The MMMA was enacted in 2008 and allows for the possession, use and cultivation and sale of marihuana to individualized cardholders. There are two classes of cardholder: patients and caregivers. A patient can be a caregiver, yet is not required. Moreover, the caregiver is allowed to possess a certain amount of marihuana for the individual patient connected to them. They are also allowed to grow a certain amount of plants for the patient.
Patients can grow marihuana plants for themselves, but they are also free to have an individual caregiver. If they choose to have a caregiver then they will not be allowed to possess marihuana plants. They will also be limited to the amount of marihuana that they can possess. It is important to note that the MMMA supplements the Michigan Recreational Marihuana law. This will apply to both patients and caregivers.
It is important to understand that the MMMA DOES NOT allow an individual to:
- undertake any task under the influence of marihuana, when doing so would constitute negligence or professional malpractice;
- possess marihuana, or otherwise engage in the medical use of marihuana in a school bus, on the ground of any preschool [primary or secondary school], in any correctional facility;
- smoke marihuana on any form of public transportation or in any public place; operate, navigate, or be in actual physical control of any motor vehicle, aircraft, or motorboat while under the influence of marihuana; or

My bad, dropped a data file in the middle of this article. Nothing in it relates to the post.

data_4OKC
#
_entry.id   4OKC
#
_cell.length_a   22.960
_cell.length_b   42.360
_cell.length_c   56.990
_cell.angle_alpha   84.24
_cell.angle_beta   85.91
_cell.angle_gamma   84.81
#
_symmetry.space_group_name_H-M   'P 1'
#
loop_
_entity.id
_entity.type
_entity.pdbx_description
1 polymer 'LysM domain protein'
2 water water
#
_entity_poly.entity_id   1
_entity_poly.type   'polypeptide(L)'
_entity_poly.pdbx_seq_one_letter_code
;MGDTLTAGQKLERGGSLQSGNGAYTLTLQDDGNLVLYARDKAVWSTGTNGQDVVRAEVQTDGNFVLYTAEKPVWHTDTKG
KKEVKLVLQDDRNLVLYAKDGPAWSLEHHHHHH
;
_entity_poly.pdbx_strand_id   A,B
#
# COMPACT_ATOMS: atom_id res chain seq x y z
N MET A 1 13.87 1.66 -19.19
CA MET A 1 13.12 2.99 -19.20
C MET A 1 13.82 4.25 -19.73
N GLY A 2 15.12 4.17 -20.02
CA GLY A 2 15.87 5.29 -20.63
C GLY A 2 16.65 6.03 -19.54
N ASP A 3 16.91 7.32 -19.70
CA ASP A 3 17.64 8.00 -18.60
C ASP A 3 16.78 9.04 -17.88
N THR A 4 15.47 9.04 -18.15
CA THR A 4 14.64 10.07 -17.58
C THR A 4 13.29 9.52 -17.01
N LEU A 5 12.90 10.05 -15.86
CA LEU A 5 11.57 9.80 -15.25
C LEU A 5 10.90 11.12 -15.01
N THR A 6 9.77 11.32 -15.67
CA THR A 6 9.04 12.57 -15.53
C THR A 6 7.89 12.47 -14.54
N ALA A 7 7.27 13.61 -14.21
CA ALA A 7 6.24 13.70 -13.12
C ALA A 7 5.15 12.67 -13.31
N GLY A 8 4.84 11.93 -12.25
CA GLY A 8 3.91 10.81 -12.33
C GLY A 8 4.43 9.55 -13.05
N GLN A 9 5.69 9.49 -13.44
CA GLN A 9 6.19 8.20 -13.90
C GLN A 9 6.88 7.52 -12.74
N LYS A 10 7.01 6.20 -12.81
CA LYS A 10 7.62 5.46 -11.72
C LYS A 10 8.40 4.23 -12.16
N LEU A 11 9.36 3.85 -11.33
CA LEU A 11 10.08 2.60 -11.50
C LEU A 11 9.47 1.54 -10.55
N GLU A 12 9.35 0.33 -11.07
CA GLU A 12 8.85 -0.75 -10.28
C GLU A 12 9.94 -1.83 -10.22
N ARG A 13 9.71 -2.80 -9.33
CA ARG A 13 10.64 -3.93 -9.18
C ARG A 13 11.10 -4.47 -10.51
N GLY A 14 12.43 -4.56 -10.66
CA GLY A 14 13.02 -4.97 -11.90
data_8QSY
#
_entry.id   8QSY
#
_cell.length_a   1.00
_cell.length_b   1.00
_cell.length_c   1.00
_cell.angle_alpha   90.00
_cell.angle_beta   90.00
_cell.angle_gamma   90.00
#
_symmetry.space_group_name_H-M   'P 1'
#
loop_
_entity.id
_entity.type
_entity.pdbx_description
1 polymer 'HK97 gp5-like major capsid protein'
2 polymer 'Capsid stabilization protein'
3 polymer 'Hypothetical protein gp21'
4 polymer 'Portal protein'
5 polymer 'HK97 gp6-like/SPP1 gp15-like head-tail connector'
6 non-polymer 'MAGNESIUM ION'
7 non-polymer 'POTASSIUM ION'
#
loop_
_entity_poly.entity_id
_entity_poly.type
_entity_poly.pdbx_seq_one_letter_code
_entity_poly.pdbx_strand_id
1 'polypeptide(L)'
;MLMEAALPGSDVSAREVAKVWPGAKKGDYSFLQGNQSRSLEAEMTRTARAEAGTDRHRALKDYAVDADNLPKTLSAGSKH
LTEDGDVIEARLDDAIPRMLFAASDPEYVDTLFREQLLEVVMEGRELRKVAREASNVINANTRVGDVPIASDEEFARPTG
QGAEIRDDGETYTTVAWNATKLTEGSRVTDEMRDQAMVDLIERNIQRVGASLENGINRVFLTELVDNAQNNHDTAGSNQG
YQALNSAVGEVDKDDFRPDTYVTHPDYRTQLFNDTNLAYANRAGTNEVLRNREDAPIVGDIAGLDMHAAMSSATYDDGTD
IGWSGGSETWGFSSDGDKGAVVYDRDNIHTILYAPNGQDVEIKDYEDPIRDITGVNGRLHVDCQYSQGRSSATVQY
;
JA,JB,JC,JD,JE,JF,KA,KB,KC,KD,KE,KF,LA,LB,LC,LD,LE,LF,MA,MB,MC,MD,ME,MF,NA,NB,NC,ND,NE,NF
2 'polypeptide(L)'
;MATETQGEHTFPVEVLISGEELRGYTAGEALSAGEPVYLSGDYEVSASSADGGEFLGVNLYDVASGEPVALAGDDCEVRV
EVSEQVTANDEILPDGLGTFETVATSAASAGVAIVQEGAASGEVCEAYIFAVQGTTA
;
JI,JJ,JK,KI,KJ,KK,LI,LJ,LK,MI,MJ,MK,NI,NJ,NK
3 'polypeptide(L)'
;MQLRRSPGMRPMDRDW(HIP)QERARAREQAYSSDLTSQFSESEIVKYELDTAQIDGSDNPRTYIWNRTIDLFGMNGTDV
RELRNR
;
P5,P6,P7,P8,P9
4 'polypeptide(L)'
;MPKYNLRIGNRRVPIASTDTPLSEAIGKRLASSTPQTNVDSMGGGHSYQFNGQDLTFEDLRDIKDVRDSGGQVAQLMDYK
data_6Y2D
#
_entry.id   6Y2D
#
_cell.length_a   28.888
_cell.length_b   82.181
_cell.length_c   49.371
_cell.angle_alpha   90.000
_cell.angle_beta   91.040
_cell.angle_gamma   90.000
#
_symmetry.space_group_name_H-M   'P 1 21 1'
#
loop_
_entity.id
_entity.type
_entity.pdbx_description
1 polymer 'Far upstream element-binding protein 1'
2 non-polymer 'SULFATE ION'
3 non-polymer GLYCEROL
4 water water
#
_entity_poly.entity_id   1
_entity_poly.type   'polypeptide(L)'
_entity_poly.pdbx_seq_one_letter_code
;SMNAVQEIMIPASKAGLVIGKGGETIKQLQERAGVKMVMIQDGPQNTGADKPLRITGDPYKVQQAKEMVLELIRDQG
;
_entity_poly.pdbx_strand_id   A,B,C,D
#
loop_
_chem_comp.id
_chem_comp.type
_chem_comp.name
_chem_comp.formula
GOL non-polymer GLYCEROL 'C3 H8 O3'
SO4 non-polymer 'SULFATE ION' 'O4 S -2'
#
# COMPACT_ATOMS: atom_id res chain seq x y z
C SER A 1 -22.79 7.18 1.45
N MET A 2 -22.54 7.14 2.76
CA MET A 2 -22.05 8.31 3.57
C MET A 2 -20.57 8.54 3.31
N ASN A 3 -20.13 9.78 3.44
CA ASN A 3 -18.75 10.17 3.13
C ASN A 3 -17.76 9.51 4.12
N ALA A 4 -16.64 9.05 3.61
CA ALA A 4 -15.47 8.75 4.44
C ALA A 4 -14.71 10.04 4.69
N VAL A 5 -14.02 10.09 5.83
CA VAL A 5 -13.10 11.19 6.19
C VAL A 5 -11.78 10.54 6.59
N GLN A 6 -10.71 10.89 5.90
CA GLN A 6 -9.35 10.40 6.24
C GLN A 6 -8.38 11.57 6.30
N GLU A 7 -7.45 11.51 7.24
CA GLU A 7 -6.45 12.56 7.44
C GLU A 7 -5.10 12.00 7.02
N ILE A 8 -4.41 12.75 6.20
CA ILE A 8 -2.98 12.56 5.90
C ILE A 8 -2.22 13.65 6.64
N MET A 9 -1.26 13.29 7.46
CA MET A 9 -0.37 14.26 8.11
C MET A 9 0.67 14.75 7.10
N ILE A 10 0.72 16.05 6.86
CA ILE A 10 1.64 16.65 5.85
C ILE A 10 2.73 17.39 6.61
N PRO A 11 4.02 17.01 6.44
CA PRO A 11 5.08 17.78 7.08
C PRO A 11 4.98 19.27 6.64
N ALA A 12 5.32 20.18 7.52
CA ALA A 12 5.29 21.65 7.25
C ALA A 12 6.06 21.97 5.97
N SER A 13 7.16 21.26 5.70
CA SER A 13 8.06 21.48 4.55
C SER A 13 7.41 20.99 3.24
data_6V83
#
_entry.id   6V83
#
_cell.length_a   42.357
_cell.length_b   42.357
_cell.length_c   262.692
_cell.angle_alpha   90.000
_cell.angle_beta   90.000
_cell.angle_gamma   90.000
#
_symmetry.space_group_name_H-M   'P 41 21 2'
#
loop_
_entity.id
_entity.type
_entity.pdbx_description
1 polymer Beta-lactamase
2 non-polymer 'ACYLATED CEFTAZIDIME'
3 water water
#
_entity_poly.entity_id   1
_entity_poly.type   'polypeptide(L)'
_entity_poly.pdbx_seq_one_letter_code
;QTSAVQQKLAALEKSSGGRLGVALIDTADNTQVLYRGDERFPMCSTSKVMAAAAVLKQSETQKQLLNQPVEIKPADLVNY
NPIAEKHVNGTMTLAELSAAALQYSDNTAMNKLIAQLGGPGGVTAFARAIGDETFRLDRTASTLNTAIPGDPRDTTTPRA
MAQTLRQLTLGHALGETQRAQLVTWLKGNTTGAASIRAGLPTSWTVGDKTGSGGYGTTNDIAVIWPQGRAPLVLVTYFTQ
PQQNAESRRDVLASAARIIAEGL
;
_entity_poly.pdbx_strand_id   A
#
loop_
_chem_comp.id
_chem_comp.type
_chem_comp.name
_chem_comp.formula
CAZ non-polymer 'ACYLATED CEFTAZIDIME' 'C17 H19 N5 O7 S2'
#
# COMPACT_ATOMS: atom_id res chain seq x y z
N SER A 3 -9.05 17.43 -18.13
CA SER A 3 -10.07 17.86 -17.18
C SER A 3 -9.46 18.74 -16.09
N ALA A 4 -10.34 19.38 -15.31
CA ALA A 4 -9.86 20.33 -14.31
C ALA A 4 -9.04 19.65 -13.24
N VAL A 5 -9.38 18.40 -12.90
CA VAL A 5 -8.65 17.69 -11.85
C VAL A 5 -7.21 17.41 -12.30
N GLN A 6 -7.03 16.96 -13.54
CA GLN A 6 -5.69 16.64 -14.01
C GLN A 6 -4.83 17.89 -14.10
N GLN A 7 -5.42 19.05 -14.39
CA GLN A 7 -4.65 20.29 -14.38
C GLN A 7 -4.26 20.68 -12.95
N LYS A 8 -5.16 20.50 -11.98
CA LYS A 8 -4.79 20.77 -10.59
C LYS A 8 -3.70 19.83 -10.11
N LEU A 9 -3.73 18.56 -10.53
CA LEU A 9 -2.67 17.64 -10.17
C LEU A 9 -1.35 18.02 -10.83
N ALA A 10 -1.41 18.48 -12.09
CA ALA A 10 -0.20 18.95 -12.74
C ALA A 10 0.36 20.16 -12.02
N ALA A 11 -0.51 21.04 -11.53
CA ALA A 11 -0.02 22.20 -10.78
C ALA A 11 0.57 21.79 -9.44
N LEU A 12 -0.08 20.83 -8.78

- use marihuana if that person does not have a serious or debilitating medical condition.
Michigan Marihuana Facilities Act (MMFA)
In 2016, Michigan enacted the Michigan Marihuana Facilities Act (MMFA), which became effective in December 2017. The MMFA establishes a access to safe sources of marijuana for medical use and regulated licensed growers, processors, secure transporters, provisioning centers, and safety compliance facilities, operating under clear requirements to promulgate the public health, safety, or welfare. See MCL 333.27201. The MMFA does not legalize marijuana here in Michigan but instead is designed to allow registered patients and caregivers the ability to purchase medical marihuana at a licensed operator or business.
In order for these licensed businesses to dispense medical marihuana, they will need to cooperate and do business with other licensed facilities outlined in the Marihuana Facilities Act. There are five different licenses (1) grower, (2) processor, (3) secure transporter, (4) provisioning (dispensing) center, (5) testing or compliance facility. Each of these individual facilities will require an application along with local and state approval in order to begin operation. The application process can be done online or by paper; however, it is important to contact and advise legal counsel prior to engaging in the submission of an application under the Marihuana Facilities Act. The reasoning for this is due to the required disclosures and assets needed in support of the application, along with ensuring general legal compliance within the marihuana business. Moreover, there are specific technological requirements for each individual license in order to track the distribution, creation, and transportation of the various products created under the Marihuana Facilities Act.
These facilities will be continuing to run as the Michigan Recreational Marihuana law matures. The difference in law will see medical marihuana patients and caregivers able to maintain access under the MMMA since it is supplemental. However, if and when Recreational shops open and begin to operate, patients and caregivers will be provided more avenues of obtaining their medical marihuana. Know the law, maintain your rights, and lawyer-up with Josh Jones. He always has your back and is here for you 7-days a week.